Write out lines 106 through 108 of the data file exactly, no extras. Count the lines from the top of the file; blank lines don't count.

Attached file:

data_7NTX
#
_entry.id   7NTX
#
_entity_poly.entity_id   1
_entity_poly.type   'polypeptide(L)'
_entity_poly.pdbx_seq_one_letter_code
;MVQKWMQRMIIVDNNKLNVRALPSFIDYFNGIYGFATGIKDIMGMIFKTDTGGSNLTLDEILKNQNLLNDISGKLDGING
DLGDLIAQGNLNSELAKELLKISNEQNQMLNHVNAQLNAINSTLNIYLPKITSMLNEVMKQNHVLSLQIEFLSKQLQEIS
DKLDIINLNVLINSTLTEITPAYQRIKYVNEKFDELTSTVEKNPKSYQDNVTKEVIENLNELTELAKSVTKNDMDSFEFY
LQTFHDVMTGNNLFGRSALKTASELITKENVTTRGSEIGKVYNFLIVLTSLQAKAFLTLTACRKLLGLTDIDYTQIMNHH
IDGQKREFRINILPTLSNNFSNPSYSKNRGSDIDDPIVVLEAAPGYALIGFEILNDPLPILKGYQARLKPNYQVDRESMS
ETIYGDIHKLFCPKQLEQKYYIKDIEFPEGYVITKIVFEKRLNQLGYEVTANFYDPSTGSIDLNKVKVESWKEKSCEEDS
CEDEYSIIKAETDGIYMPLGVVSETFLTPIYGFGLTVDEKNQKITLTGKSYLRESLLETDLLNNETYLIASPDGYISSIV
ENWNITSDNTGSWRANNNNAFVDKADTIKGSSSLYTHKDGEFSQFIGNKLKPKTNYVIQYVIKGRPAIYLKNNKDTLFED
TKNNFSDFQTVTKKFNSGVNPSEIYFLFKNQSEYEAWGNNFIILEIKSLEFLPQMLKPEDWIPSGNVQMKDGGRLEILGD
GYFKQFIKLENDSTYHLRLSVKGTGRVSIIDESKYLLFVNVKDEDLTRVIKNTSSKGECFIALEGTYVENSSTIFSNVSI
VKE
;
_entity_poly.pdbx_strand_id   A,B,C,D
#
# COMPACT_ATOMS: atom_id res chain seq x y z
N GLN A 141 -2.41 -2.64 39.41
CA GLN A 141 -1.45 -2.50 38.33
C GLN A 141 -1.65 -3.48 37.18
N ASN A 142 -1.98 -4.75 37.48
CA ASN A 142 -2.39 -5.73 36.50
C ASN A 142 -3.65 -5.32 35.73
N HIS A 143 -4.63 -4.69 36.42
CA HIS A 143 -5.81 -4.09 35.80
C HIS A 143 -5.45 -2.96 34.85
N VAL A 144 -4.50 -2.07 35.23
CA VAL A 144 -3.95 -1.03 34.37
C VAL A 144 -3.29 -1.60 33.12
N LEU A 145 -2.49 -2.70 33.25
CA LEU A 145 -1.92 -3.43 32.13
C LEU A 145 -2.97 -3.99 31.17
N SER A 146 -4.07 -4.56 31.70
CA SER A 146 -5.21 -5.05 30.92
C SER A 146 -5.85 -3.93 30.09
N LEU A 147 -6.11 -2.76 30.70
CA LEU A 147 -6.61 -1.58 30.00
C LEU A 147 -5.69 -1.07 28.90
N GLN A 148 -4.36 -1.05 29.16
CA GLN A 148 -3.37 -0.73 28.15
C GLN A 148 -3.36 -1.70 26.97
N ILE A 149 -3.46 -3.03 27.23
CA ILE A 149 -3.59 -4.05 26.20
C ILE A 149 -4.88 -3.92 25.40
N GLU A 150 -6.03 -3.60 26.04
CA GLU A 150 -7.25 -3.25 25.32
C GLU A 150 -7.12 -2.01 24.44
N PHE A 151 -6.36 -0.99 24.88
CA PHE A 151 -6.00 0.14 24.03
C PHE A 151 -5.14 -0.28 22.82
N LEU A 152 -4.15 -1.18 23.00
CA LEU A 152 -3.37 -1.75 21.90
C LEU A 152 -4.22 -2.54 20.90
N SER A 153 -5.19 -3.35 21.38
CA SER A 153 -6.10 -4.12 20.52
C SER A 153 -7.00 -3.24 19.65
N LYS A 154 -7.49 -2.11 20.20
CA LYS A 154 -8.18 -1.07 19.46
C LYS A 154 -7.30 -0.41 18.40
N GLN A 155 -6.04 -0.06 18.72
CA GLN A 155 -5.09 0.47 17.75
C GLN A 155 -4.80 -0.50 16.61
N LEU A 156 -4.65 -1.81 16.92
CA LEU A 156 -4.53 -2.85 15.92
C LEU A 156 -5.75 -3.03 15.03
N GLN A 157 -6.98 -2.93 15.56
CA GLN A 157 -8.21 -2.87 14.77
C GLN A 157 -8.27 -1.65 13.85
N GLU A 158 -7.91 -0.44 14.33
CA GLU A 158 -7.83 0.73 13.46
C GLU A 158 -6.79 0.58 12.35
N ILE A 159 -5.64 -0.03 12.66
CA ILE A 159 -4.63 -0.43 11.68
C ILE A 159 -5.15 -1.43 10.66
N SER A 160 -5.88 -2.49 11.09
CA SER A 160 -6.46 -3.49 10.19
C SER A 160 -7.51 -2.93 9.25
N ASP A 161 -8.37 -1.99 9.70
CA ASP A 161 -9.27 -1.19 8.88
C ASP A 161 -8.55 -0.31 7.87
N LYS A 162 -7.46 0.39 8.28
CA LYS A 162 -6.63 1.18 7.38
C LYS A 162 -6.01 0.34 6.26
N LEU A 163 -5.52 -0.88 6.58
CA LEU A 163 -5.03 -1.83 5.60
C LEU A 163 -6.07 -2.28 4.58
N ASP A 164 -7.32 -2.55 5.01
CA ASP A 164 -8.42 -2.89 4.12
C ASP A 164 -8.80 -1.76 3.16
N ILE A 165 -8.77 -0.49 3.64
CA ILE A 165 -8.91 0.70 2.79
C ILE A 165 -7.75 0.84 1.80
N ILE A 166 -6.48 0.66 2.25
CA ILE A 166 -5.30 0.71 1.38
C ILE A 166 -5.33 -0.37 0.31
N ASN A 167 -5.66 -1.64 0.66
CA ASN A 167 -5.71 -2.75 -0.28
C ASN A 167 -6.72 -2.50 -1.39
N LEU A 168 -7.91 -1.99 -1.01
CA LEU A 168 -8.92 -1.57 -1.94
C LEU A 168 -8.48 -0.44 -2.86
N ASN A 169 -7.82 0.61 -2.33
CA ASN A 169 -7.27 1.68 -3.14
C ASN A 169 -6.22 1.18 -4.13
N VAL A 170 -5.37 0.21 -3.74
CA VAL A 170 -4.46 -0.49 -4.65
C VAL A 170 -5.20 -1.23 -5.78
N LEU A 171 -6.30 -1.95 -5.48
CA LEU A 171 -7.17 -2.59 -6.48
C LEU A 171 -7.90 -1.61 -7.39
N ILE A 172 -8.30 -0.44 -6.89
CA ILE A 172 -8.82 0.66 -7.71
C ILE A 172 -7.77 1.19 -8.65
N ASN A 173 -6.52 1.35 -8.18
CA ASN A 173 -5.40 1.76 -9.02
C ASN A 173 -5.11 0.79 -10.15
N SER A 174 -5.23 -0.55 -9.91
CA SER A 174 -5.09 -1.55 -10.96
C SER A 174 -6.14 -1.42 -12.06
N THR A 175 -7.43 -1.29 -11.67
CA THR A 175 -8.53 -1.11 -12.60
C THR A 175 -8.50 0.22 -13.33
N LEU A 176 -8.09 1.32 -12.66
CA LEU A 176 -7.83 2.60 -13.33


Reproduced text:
C LEU A 168 -8.48 -0.44 -2.86
N ASN A 169 -7.82 0.61 -2.33
CA ASN A 169 -7.27 1.68 -3.14